Hazardous chemicals to avoid in cosmetics and why
These are preservatives used in a wide variety of cosmetics to prevent the growth of microbes.
Where found: Moisturisers, foundations, hair care products and shaving creams. They are also used as fragrance ingredients but consumers won’t find it listed on the label. Labels must contain the word fragrance but not the details as to what the fragrance contains. Watch out for any ingredient ending in paraben.
Why to avoid: Parabens are suspected of interfering with hormone function and can mimic estrogen. They can interfere with male and female reproductive functions. In addition, studies indicate that methylparaben applied on the skin reacts with UVB leading to increased skin aging and DNA damage.
Synthetic fragrance and parfum
Used to produce a pleasant scent, the term ‘fragrance’or ‘parfum’ on a cosmetic ingredients list usually hides a complex mixture of dozens of undisclosed chemicals.
Where found: In addition to being used in perfumes,colognes and deodorants they are included in nearly all cosmetic and personal care products,even on some products marketed as unscented.
Why to avoid: Studies show that fragrance mixes are associated with allergies, dermatitis, respiratory distress and potential effects on the reproductive system and some are linked to cancer and neurotoxicity.
Sodium Lauryl Sulfate
Sometimes referred to as SLS, it is used in cosmetics as a detergent and to make a product’s bubble and foam.
Where found: It is common in shampoos, shower gels and facial cleansers, mascara and acne treatment .
Why to avoid: It is known to be a skin, lung and eye irritant and can have a lasting effect on the epidermis of the skin by damaging the hair follicles. A major concern about SLS is its potential to interact and combine with other chemicals to form nitrosamine which is a carcinogen.
Widely used as a preservative and anti-microbial chemical in many cosmetics and is used to limit the growth of bacteria and mould.
Where found: Antibacterial soaps, deodorants, toothpastes, cleansers and hand sanitisers.
Why to avoid: The chemical, which is classified as a pesticide, can affect the body’s hormone systems especially thyroid hormones. Widespread use may also contribute to bacterial resistance to anti-microbial agents and making bacteria.
This is a group of chemicals used in hundreds of products to increase the flexibility and softness of plastics.
Where found: The main phthalates in cosmetics and personal care products are dibutyl phthalate in nail polish, diethyal phthalate in perfumes and lotions and dimethyl phthalate in hairspray.
Why to avoid: They are known to be endocrine disrupters and have been linked to increase risk of breast cancer, early breast development in girls and reproductive birth defects in males and females. Unfortunately, it is not disclosed on every product as it is added to fragrances and therefore as part of the “secret formula” is not listed.
Chemical compounds that slowly release formaldehyde and are often used as an anti-microbial preservative in cosmetics.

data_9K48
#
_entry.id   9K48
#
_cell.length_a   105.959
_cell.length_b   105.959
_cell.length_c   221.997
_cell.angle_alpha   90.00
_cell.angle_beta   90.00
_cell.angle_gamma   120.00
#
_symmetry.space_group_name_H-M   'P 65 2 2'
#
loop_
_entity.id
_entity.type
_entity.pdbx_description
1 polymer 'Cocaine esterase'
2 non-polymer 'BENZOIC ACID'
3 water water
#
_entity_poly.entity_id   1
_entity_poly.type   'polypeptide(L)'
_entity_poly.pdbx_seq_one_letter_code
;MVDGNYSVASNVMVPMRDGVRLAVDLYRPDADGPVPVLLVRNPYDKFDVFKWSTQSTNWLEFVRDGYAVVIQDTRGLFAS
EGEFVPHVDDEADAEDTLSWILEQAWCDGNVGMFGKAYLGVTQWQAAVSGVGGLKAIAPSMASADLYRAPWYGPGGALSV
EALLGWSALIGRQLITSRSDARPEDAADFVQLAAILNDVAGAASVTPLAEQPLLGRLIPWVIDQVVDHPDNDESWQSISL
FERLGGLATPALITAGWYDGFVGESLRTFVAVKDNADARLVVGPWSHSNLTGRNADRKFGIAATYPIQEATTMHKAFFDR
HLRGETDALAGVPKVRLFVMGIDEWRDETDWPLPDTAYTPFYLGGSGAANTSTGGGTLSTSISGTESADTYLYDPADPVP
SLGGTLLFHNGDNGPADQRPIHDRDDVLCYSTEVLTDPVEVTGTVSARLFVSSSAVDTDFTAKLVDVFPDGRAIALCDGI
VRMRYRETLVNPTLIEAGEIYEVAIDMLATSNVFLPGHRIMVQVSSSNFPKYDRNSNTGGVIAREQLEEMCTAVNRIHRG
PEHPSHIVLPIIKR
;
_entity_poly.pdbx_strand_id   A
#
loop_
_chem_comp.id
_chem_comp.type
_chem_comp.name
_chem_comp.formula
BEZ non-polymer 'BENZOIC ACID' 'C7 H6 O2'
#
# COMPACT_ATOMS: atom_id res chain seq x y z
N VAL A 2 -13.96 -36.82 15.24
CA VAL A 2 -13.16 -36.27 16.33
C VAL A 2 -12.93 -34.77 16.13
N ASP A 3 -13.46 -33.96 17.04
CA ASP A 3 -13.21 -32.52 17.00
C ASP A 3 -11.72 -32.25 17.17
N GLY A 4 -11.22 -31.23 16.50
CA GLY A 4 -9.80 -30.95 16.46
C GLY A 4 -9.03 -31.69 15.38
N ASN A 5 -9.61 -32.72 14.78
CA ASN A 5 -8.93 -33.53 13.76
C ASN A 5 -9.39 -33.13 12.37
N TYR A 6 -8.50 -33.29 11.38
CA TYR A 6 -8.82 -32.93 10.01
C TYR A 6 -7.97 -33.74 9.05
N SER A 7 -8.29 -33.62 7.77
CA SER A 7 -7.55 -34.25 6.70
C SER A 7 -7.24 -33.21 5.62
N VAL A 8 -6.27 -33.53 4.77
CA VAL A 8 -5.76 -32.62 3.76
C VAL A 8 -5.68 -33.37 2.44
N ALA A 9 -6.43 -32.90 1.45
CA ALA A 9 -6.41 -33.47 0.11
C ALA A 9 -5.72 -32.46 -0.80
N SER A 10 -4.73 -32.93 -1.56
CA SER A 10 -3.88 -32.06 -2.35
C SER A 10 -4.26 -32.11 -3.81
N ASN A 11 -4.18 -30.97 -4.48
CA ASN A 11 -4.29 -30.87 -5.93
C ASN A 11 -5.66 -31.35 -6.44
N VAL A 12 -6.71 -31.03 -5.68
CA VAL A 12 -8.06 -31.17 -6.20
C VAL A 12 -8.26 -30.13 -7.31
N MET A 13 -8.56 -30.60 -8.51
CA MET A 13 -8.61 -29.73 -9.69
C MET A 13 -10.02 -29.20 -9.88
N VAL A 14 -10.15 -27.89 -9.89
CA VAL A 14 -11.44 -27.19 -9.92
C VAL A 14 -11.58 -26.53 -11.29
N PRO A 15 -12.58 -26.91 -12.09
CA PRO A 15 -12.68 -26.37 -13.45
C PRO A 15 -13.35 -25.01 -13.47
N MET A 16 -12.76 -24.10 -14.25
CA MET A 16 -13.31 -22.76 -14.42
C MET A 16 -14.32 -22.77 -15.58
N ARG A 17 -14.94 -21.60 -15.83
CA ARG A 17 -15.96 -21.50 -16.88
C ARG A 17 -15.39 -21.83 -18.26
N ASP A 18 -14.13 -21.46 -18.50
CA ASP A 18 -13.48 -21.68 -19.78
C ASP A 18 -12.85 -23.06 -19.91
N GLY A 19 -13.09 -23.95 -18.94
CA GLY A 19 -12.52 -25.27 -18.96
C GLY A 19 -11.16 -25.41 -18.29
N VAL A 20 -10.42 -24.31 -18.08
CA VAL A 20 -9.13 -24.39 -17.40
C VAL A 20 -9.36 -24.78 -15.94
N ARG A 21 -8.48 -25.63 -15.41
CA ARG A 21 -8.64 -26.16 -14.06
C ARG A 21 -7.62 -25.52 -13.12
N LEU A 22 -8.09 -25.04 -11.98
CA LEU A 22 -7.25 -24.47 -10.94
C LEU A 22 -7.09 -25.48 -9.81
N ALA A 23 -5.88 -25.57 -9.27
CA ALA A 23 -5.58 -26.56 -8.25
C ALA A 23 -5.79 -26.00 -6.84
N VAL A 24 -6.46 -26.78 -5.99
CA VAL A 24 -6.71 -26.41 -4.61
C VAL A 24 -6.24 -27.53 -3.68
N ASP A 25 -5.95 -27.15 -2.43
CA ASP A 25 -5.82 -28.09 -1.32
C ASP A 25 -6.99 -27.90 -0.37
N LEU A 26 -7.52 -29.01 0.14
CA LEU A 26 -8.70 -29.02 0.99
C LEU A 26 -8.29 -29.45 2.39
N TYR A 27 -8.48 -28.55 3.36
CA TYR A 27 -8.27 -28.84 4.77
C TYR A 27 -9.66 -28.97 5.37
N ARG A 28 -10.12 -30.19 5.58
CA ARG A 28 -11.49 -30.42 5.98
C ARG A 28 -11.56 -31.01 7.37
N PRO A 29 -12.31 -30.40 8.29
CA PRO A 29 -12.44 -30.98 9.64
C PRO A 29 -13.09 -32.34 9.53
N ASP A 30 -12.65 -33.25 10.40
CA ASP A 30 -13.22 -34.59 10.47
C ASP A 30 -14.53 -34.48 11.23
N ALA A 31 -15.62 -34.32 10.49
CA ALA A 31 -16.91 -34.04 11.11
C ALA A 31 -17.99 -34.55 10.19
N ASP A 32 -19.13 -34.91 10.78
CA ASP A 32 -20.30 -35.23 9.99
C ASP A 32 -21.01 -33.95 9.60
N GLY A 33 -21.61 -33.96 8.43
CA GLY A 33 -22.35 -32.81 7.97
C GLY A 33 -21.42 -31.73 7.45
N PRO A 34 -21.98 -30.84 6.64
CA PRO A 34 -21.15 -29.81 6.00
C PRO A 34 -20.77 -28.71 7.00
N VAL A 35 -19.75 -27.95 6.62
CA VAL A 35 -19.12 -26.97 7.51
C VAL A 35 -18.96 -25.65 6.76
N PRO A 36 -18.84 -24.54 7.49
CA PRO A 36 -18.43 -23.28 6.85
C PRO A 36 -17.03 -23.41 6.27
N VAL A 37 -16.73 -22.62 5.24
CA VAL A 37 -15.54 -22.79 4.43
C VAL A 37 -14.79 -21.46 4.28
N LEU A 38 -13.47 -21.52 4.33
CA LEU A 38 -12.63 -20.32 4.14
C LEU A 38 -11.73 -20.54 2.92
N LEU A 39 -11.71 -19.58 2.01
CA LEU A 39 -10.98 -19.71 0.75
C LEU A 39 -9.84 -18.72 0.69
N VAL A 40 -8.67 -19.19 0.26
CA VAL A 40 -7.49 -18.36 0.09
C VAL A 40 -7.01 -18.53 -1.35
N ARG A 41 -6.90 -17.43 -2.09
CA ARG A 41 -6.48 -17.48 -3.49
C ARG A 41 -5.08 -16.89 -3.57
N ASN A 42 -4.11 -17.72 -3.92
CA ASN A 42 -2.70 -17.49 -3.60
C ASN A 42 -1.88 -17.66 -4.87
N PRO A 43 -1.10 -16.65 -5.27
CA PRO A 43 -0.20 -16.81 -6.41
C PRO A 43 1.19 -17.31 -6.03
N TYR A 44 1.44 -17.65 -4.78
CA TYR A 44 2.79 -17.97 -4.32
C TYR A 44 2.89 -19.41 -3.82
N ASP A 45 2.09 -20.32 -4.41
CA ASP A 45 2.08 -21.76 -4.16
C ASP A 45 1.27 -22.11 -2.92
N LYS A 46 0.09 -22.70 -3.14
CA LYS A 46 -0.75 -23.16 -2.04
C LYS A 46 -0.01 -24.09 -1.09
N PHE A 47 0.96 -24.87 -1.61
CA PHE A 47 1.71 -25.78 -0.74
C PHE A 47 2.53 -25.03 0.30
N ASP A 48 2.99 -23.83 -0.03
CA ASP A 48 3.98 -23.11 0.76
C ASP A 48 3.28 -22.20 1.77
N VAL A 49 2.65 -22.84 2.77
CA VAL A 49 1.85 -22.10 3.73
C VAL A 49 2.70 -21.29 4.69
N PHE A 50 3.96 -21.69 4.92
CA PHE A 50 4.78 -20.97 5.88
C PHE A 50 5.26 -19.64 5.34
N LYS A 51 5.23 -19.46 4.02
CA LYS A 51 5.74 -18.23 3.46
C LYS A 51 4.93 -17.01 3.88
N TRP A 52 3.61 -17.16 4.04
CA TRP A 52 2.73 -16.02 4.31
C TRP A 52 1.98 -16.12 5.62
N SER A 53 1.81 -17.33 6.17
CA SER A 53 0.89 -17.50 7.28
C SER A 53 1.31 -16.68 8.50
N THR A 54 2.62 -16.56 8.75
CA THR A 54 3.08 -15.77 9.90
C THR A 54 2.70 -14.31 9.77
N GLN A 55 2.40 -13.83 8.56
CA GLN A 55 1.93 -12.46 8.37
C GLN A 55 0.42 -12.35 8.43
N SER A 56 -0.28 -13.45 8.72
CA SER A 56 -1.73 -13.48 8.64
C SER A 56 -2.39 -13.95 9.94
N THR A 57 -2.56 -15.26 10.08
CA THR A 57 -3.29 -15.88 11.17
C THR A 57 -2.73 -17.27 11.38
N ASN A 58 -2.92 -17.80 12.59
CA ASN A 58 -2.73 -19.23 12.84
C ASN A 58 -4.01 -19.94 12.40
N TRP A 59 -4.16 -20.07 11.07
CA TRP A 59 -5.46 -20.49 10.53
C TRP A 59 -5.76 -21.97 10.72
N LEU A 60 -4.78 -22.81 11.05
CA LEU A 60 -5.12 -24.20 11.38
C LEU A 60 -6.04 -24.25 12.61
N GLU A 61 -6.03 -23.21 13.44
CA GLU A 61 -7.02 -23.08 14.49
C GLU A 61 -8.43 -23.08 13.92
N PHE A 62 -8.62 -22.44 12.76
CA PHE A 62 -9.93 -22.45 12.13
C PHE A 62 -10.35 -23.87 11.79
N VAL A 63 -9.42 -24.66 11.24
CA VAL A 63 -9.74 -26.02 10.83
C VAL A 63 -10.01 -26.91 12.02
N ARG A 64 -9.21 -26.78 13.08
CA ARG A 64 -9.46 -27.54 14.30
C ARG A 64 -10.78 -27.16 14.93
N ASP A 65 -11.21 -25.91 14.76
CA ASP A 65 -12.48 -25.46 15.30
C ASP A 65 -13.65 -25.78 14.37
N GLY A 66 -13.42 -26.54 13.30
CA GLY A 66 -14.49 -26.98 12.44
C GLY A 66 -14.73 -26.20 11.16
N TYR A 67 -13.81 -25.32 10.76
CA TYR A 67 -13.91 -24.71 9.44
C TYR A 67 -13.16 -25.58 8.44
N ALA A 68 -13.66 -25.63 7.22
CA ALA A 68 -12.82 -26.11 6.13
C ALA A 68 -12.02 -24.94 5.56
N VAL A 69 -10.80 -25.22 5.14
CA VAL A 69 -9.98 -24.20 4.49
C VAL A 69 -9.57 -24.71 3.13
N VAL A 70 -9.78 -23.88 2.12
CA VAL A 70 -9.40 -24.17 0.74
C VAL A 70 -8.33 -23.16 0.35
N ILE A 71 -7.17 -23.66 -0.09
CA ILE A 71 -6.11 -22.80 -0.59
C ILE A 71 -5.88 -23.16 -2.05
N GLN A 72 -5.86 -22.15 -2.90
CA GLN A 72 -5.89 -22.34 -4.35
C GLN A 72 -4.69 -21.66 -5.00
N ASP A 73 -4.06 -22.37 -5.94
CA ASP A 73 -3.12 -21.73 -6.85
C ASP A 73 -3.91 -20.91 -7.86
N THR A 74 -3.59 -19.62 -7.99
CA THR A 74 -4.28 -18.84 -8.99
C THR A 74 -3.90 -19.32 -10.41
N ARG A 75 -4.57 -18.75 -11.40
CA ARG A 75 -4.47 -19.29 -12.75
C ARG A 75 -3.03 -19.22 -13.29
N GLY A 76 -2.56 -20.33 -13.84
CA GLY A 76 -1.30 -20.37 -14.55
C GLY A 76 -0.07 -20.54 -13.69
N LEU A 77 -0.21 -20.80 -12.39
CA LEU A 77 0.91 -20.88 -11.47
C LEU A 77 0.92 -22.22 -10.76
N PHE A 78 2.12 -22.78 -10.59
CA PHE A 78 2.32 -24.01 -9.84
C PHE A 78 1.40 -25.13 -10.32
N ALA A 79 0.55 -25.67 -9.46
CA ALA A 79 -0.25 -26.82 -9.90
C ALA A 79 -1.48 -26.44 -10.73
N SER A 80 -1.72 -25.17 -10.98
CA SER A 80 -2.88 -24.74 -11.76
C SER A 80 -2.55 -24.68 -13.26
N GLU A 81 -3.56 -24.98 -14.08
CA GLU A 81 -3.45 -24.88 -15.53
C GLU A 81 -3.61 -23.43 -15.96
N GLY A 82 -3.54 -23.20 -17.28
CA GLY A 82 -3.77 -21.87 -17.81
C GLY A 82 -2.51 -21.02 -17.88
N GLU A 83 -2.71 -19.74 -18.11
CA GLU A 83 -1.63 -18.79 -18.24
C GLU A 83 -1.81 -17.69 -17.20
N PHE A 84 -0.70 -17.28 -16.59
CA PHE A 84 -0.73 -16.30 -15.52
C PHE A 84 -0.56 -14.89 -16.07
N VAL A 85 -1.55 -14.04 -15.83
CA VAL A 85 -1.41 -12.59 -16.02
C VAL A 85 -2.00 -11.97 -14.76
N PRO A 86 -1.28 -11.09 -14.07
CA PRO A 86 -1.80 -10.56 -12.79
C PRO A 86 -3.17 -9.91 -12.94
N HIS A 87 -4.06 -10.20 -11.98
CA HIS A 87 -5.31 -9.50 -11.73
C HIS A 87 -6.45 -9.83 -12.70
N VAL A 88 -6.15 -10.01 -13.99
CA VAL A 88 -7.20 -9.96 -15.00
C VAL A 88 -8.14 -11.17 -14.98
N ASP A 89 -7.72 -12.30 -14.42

Where found: Nail polish, nail glue, eyelash glue, hair gel, body wash, baby shampoo and colour cosmetics.
Why to avoid: These ingredients slowly and continuously release small amounts of formaldehyde that can be inhaled, which the international agency for research on cancer is classified as a human carcinogen.
Polyethylene glycol which is a polyether compound.
Where found: The PEG family of synthetic chemicals function in cosmetic formulations as cleansers, emulsifiers and skin conditioners.
Why to avoid: Carcinogenic contaminants are the primary concern but there is also evidence of genotoxicity and if used on broken skin can cause irritation and systemic toxicity. Also PEG functions as a ‘penetration enhancer’ increasing the permeability of the skin to allow greater absorption of the product but this unfortunately includes the absorption of harmful ingredients.
Heavy metals such as lead, mercury, cadmium, arsenic and nickel do not have normal physical functions in the body and may have serious negative effects.
Where found: The main culprits are lipstick, lip gloss and mascara. It is also found in other colour makeup products including foundation, blush, eye shadow, sunscreens and whitening toothpaste.
Why to avoid: Lead is a proven neurotoxin linked to learning, language and behavioural problems. It has also been linked to miscarriage, reduced fertility and delays in puberty onset in girls.
An organic compound that belongs to a class of chemicals called salicylates,which prevent direct skin exposure to the sun’s harmful rays by absorbing ultraviolet light.
Where found: Sunscreen and skin care products with sun protection.
Why to avoid: Can impact the body’s hormones in particular estrogens. It may also irritate and worsen certain skin conditions and skin diseases such as follicultis, eczema, acne and psoriasis.
Every now and then, beautifiers start bizarre new trends that promise to cure all your skin skin care dilemmas. The use of animal and human placenta is about as wacky as it gets. Apparently it contains especially high levels of proteins and enzymes including alkaline phosphatase and collagen – a substance widely used to stimulate skin growth and in some cosmetics to combat wrinkles.
Where found: In rejuvenating creams to restore and maintain the strength and thickness of ageing skin and in shampoos and conditioners to strengthen hair.
What to avoid: Studies show that these hormone-altered products are linked to endocrine disruption such as precocious puberty and early sexual maturation and a risk of breast cancer.
(Taken from article by Edel Cassidy)
In Dun Laoghaire Pharmacy we try to stock as many natural products as possible free from the above toxic ingredients. Products such as Moogoo featured in the above image are natural products without the toxic ingredients listed above.